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How To Use Apostrophes Correctly

We've included some advice on apostrophes for 2 reasons:

  1. Their misuse is the most common grammatical mistake we find in CVs, resumes, job application forms and cover letters, even at senior applicant level.
    We reviewed some job websites earlier this year and found mistakes even on these, in amongst advice on spelling etc!
  2.  Poor grammar and spelling frustrates interviewers, especially when the job is a senior one. We question your attention to detail as well as your education.

But once you've mastered it, it's easy! We'll show you how.

When Do I Use Apostrophes?

They have two uses:

  1. To show OMISSION (a missing letter). Mistakes aren't common here.
  2. To show POSSESSION (ownership of something). Mistakes are common here.

1. Omission

Apostrophes show you that some letters have been taken out of a word to shorten it:

Do not becomes don't 
I will becomes I'll 
Could have becomes could've 
You are becomes you're

The ' goes where the letters have been removed.

Although some people will tell you not to shorten words when you're writing cover letters, we don't agree. Shortened words sound more warm and personal and are easier to read. Though there are still a few people who prefer formal language, this number is dwindling. Plain English is commonplace now.

2. Possession

Apostrophes show you that something belongs to something else. To show belonging, you add 's.

The dog's tail -- the tail belongs to the do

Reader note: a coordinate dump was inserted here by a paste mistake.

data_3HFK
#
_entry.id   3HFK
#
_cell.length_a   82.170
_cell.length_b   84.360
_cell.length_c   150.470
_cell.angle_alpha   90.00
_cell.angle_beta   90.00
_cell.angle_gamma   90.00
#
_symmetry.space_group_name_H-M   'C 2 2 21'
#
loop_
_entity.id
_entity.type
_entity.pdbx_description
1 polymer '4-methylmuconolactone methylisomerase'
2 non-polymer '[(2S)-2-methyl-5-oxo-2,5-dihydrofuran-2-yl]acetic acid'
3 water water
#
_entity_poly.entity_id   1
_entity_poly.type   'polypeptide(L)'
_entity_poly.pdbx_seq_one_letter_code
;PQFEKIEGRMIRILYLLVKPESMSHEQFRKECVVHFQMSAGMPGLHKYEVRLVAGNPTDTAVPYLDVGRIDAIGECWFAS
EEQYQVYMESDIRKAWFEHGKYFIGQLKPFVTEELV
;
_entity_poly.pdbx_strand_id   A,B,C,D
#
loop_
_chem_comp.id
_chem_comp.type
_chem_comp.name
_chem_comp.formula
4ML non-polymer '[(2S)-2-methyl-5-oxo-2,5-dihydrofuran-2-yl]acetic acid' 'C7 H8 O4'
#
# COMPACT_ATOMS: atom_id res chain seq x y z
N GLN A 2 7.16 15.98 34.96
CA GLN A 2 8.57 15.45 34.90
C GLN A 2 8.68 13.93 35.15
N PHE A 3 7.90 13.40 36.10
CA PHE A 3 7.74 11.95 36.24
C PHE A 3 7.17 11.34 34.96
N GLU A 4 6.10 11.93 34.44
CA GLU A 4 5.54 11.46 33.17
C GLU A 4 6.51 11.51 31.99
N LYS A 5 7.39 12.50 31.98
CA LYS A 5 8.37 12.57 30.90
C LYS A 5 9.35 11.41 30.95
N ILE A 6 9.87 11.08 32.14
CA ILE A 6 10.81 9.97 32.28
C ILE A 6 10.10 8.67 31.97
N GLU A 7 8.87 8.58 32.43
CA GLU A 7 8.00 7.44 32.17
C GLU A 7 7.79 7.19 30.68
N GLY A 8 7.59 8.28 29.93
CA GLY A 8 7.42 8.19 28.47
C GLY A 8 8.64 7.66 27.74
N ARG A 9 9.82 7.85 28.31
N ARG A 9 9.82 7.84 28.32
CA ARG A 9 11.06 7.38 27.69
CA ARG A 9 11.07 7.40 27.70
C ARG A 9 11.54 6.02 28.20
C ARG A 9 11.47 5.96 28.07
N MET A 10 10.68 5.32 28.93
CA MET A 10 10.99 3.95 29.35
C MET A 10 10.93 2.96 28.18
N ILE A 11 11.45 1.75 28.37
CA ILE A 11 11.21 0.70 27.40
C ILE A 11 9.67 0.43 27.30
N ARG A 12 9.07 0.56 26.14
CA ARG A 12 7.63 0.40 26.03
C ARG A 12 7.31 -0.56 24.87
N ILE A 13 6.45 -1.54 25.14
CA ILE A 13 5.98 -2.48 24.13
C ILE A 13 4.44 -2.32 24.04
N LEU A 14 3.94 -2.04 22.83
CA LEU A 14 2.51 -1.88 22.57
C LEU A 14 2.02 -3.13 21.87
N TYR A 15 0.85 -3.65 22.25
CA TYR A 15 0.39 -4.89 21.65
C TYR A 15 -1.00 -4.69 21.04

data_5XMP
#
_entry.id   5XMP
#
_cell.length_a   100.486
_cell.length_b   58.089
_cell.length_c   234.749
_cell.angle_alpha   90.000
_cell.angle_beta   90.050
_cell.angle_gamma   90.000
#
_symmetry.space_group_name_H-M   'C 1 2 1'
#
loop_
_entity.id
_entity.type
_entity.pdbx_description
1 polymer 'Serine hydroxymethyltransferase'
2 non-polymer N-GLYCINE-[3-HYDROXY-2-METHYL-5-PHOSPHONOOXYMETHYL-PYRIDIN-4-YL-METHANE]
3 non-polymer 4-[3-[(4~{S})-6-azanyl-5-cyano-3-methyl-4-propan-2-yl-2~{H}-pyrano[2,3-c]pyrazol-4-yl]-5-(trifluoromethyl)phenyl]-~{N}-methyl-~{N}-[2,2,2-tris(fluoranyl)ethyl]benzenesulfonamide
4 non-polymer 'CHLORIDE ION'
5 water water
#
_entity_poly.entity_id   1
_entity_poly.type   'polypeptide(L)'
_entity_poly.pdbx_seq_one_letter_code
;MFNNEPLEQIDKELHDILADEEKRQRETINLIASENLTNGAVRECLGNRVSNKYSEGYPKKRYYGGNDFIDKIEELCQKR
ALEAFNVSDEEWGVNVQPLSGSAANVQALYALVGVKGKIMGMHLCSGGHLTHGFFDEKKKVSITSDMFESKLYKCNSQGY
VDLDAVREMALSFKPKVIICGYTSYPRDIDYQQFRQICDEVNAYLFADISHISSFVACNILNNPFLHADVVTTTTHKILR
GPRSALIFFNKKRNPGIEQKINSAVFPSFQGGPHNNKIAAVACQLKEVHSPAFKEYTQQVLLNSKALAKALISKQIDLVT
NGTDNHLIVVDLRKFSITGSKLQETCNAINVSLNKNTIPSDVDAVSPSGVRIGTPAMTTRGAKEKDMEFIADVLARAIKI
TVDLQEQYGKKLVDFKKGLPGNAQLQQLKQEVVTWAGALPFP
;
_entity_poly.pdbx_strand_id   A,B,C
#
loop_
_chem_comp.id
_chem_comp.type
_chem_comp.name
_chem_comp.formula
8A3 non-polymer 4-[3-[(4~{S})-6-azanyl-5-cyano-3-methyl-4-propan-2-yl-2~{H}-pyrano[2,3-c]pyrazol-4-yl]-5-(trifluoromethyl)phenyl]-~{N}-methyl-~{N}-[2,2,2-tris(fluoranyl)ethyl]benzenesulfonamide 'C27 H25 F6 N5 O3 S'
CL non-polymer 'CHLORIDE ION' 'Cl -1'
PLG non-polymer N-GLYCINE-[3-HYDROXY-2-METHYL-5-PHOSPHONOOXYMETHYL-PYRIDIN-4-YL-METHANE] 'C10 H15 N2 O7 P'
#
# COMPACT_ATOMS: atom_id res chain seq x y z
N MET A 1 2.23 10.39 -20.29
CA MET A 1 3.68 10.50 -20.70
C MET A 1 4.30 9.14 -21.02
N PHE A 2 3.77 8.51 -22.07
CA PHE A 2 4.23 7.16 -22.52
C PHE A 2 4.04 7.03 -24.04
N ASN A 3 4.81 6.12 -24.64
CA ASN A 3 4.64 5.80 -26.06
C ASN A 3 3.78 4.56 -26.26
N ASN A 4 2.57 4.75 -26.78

The car's lights -- the lights belong to the car
Tony's hair -- the hair belongs to Tony

Usually the ' goes before the s.

But if the owner already ends in an s, then the ' goes after the s that is already there. You can add 's in some cases but it's optional. To avoid confusion, just add ' after the s.

James' parents -- the parents belong to James.
Chris' money -- the money belongs to Chris.
The dogs' bowl -- the bowl belong to some dogs.
The boys' coats -- the coats belong to some boys.
The cars' wheels -- the wheels belong to some cars.

Watch out for plurals that don't end in s. Words like men and children don't end in s, but they are talking about lots of people. These words use 's to show possession. For example:

The men's hats -- says that the hats belong to the men.

The women's house -- says that the house belongs to the women.

Here's a BBC quiz if you'd like some practice before completing your job application form, CV, resume or cover letter.

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